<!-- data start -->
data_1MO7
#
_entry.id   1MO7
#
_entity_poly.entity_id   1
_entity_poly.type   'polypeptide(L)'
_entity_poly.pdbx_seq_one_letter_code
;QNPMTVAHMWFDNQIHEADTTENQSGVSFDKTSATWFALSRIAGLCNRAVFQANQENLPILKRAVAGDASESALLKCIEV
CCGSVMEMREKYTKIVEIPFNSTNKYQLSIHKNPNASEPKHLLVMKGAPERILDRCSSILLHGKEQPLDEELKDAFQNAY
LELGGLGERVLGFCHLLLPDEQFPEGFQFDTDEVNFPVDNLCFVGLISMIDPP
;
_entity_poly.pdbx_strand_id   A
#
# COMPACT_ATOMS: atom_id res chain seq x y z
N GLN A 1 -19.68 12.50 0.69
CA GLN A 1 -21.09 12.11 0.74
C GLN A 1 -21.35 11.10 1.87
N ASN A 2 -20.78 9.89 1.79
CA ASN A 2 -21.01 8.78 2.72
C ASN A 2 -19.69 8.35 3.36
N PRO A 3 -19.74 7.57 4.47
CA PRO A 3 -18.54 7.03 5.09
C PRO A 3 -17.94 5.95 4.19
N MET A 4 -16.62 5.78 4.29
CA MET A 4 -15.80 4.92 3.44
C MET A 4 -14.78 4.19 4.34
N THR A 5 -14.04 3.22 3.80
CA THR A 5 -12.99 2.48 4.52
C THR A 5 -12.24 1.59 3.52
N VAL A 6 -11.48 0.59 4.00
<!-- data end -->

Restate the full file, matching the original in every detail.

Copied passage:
data_1MO7
#
_entry.id   1MO7
#
_entity_poly.entity_id   1
_entity_poly.type   'polypeptide(L)'
_entity_poly.pdbx_seq_one_letter_code
;QNPMTVAHMWFDNQIHEADTTENQSGVSFDKTSATWFALSRIAGLCNRAVFQANQENLPILKRAVAGDASESALLKCIEV
CCGSVMEMREKYTKIVEIPFNSTNKYQLSIHKNPNASEPKHLLVMKGAPERILDRCSSILLHGKEQPLDEELKDAFQNAY
LELGGLGERVLGFCHLLLPDEQFPEGFQFDTDEVNFPVDNLCFVGLISMIDPP
;
_entity_poly.pdbx_strand_id   A
#
# COMPACT_ATOMS: atom_id res chain seq x y z
N GLN A 1 -19.68 12.50 0.69
CA GLN A 1 -21.09 12.11 0.74
C GLN A 1 -21.35 11.10 1.87
N ASN A 2 -20.78 9.89 1.79
CA ASN A 2 -21.01 8.78 2.72
C ASN A 2 -19.69 8.35 3.36
N PRO A 3 -19.74 7.57 4.47
CA PRO A 3 -18.54 7.03 5.09
C PRO A 3 -17.94 5.95 4.19
N MET A 4 -16.62 5.78 4.29
CA MET A 4 -15.80 4.92 3.44
C MET A 4 -14.78 4.19 4.34
N THR A 5 -14.04 3.22 3.80
CA THR A 5 -12.99 2.48 4.52
C THR A 5 -12.24 1.59 3.52
N VAL A 6 -11.48 0.59 4.00